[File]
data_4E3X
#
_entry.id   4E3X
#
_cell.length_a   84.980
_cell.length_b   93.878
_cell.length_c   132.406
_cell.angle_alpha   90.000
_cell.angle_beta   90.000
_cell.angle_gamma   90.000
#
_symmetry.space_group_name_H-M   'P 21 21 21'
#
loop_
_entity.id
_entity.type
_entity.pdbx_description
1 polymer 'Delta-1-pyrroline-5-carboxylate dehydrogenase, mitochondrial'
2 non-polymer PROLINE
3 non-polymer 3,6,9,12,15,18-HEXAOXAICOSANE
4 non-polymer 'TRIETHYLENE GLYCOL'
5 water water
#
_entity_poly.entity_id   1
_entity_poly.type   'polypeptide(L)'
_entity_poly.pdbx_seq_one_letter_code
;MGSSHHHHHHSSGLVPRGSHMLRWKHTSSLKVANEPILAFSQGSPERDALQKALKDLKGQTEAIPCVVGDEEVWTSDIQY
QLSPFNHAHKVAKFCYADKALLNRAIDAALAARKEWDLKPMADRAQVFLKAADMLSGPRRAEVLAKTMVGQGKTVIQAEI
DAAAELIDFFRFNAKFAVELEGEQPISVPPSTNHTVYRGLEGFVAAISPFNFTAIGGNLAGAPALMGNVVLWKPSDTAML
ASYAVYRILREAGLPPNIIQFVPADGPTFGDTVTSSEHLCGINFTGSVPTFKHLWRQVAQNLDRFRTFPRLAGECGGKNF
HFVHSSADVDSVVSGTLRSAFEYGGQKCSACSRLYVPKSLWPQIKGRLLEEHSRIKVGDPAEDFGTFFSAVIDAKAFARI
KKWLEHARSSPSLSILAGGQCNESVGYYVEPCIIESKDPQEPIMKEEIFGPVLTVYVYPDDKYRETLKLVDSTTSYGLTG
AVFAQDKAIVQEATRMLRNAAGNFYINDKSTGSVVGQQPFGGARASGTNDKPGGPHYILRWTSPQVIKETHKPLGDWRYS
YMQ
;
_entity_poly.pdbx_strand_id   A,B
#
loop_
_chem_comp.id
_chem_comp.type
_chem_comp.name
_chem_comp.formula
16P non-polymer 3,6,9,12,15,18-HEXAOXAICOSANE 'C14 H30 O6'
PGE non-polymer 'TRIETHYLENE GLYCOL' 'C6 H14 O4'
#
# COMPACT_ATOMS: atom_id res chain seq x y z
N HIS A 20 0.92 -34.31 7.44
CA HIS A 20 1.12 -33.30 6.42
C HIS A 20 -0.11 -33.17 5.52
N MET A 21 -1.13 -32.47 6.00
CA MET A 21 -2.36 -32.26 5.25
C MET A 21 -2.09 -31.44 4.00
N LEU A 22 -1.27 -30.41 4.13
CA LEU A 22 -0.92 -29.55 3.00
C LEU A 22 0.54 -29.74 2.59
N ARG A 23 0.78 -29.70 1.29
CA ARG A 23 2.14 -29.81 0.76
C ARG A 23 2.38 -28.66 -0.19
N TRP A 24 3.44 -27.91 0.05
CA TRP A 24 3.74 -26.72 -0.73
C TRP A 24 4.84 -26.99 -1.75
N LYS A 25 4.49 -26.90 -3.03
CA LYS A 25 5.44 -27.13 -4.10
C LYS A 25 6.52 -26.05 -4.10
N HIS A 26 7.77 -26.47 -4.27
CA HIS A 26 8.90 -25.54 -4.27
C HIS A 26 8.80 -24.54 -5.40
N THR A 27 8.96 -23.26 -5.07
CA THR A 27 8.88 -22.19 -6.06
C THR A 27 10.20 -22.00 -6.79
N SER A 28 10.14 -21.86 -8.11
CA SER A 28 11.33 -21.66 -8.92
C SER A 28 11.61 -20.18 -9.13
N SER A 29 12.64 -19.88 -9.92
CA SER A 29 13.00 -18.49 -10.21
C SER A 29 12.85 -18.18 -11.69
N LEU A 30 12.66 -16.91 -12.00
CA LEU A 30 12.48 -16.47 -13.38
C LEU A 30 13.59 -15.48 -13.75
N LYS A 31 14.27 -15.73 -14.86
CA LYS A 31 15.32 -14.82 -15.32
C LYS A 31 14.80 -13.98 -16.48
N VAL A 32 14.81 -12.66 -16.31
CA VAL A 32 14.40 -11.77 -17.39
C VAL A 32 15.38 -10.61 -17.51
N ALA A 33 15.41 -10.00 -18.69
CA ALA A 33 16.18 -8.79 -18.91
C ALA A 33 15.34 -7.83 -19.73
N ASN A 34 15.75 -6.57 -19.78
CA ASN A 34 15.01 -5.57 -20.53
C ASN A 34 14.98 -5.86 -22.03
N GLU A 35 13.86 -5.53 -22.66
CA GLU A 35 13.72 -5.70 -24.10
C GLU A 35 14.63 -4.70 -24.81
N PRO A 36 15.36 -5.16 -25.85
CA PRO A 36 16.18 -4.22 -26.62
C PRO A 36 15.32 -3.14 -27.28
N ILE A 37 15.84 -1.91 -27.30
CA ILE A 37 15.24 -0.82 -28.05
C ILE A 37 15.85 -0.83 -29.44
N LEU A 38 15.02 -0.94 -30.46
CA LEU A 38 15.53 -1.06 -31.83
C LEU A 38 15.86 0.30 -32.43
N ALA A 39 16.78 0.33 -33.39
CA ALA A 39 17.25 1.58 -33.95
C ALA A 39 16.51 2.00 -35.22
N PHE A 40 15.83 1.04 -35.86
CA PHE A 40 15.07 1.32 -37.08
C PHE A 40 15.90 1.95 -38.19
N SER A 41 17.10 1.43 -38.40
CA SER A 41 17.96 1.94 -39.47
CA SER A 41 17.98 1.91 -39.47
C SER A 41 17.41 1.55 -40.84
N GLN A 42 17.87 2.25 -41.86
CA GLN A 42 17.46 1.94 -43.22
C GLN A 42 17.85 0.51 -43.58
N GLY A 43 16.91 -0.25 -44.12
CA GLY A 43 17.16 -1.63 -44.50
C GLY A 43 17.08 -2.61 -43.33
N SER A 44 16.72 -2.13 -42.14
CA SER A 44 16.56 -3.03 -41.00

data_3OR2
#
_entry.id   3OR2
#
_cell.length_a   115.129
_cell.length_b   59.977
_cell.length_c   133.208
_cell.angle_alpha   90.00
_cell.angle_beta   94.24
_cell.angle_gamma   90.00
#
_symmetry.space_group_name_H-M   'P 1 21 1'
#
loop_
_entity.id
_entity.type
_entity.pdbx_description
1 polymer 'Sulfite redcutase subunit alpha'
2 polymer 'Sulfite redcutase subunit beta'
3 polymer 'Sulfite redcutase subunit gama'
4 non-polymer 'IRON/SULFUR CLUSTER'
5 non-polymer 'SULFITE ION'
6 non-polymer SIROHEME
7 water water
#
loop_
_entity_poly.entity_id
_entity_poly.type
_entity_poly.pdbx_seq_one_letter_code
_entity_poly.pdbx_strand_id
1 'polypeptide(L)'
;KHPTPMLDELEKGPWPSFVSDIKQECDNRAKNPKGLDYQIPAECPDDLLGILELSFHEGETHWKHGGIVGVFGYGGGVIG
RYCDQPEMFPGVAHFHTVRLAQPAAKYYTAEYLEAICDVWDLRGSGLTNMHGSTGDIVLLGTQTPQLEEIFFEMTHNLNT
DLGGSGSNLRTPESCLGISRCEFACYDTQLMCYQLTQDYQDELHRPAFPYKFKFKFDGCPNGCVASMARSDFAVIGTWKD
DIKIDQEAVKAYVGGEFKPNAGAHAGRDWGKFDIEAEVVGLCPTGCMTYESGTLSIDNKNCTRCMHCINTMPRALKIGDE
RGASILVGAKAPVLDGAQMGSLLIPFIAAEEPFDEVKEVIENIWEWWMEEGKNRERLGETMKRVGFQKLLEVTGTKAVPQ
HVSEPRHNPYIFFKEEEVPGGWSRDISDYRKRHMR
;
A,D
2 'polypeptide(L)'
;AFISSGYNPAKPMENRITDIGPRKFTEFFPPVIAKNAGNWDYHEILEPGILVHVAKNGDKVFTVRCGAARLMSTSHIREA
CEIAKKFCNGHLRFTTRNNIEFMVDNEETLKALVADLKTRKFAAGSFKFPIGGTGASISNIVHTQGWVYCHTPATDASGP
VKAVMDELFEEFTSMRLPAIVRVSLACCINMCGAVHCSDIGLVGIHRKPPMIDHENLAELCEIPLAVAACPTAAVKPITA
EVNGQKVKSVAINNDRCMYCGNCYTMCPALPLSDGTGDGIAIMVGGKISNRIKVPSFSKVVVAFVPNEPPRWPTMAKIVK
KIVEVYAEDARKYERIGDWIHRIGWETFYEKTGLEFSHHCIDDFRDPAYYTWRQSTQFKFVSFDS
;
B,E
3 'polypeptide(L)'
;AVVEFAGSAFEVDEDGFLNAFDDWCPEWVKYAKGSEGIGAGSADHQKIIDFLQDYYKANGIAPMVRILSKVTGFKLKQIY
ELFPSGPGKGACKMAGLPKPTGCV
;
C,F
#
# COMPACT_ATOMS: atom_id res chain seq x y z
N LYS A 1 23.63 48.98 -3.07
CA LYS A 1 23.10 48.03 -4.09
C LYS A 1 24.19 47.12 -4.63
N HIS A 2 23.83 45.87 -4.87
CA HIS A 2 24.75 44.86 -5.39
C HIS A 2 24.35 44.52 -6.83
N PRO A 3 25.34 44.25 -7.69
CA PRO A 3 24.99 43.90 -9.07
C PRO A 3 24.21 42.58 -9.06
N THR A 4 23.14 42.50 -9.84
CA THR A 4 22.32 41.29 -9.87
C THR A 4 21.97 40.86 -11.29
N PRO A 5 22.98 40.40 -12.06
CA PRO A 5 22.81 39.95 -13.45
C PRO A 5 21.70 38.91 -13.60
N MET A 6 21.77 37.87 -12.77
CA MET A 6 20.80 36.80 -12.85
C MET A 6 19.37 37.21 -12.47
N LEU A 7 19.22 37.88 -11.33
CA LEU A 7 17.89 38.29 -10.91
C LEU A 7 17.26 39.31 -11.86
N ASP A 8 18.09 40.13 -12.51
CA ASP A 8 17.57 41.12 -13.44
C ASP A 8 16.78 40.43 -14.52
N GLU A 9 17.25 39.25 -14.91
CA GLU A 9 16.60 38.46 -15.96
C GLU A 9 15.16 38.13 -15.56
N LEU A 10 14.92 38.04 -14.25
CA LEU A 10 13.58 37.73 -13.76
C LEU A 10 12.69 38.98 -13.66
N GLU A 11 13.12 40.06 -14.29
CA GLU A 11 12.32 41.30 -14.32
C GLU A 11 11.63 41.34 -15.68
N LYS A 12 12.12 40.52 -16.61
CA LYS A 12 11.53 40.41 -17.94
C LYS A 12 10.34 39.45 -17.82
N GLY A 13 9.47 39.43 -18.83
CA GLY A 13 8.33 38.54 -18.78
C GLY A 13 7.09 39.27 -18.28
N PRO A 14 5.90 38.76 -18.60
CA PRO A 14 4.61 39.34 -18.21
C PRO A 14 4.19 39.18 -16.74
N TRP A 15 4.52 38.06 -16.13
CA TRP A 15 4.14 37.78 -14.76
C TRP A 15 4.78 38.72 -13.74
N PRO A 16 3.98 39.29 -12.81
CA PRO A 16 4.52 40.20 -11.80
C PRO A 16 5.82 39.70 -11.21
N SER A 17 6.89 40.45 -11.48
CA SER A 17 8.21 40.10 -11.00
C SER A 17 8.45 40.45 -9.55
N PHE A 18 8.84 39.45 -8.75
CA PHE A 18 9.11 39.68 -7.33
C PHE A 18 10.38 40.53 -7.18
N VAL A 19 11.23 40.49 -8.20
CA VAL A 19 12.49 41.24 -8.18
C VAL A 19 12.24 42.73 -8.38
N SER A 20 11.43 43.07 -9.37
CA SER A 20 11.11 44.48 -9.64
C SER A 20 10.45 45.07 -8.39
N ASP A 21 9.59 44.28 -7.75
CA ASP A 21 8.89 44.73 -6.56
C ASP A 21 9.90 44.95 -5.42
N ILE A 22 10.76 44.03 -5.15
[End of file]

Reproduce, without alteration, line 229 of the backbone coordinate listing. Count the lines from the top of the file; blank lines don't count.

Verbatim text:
C PHE A 18 10.38 40.53 -7.18